Brussels sprouts are one of those vegetables that most people either love or hate. For many of us they’re no longer the food that our mother’s forced us to eat. Brussels sprouts have graduated onto my superfood list and with good reason. They’re not only full of flavor, but they also have a ton of health benefits. I’m a lover and I know I’m not alone.
There are quite a few good reasons to become a lover of brussels sprouts.
- Lower cholesterol. Steamed brussels sprouts can help lower your cholesterol. Steaming allows their fiber to bind to bile acids in your digestive system more effectively, which allows those bile acids to exit the body as waste.
- Fight cancer. Brussels sprouts contain glucosinolates and isothiocyanates, which are shown to fight against and also prevent various types of cancers, including bladder, breast, colon, lung, prostate, and ovarian cancer.
- Immune system boost. Brussels sprouts are filled with vitamins C, E, and A, as well as the mineral manganese, which promote a healthy immune system. A 1/2-cup serving of Brussels sprouts contains 48.4 milligrams of vitamin C, which is about 50 percent of what men need each day and about 65 percent of what women need on a daily basis.
- Bone health. Brussels sprouts are high in vitamin K (one cup contains 273.5% of the recommended daily allowance), which promotes healthy bones and prevents calcification of the body’s tissues.
- Eye health. Brussels sprouts are a good source of vitamin A, which is essential to proper functioning of the retina. It also helps prevent night blindness by helping the eye to adapt between bright light and darkness, helps reduce the risk of age-related macular degeneration (AMD) and the forming of cataracts.
- Fiber power. Keep that digestive system moving smoothly by eating your brussels sprouts. Fiber also helps reduce cholesterol levels, which can lower your risk of heart disease and stroke. A 1/2-cup serving of Brussels sprouts has about 2 grams of fiber.
- Healthy weight. They are a low-glycemic vegetable packed with a powerful punch. Just 100 g of brussels sprouts is about 45 calories, and contains 3.38 g of protein, 3.80 g of dietary fiber (10% of RDA) and zero cholesterol.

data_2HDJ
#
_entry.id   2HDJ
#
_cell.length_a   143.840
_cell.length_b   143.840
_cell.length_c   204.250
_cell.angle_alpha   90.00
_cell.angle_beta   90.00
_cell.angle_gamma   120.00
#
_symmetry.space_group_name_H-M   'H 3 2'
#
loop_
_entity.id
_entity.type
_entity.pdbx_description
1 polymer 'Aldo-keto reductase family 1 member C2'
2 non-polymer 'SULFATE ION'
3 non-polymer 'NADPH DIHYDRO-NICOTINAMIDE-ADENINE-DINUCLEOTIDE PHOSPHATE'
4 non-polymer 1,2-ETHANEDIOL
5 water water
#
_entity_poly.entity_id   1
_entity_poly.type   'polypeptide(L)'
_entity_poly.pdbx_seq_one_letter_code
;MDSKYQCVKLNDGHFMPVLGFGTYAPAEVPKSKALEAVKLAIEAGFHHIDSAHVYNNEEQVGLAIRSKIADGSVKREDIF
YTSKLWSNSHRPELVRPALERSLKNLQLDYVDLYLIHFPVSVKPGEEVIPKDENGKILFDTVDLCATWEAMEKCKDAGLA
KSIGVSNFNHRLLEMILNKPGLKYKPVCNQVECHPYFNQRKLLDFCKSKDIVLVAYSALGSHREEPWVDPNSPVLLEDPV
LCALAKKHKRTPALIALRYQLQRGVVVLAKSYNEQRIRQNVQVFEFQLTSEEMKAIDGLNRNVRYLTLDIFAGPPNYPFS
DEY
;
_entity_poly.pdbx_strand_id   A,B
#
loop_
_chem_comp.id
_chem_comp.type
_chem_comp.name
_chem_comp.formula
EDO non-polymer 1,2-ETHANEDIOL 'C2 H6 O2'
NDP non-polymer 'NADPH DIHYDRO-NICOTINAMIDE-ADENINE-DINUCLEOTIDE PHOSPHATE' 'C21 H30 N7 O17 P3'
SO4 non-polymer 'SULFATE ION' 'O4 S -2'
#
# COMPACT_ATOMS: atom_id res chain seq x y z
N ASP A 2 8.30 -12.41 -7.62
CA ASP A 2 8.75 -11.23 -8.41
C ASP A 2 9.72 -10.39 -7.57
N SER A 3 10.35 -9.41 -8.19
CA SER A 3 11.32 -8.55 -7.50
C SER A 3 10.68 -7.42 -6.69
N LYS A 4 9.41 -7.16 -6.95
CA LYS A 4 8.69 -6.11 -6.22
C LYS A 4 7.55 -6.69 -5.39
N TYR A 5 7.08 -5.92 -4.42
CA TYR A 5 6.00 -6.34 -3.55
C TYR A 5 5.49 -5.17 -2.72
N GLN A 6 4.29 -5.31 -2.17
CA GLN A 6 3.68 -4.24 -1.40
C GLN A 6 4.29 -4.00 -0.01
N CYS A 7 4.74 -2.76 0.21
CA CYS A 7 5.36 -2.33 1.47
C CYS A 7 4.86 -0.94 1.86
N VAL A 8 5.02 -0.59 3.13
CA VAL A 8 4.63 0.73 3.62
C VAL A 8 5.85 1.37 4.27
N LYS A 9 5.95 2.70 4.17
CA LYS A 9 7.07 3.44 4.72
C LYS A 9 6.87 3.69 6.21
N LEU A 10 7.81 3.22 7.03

- Heart health. Brussels sprouts contain a compound (isothiocyanate sulforaphane made from glucosinolates) which aides in preventing inflammation in our cardiovascular system and can also prevent and possibly reverse blood vessel damage.
- Pregnancy health. Studies have shown that women who get 400 micrograms (0.4 milligrams) of folate daily before conceiving and during early pregnancy reduce the risk that their baby will be born with a serious neural tube defect (a birth defect involving incomplete development of the brain and spinal cord) by up to 70%. Eating your brussels sprouts can help. Eating one cup of boiled brussels sprouts will give you approximately 25% of your daily recommended amount.
- Lower blood pressure. They are filled with potassium, which helps lower blood pressure and maybe even cholesterol.
These delicious little cabbages don’t fall under EWG’s Dirty Dozen as a vegetable that should be purchased only in it’s organic form, but I would suggest buying organic when you can. I rarely find organic brussels sprouts at the farmer’s market or local grocery store.
Do you love or hate brussels sprouts? Any luck finding organic sprouts?
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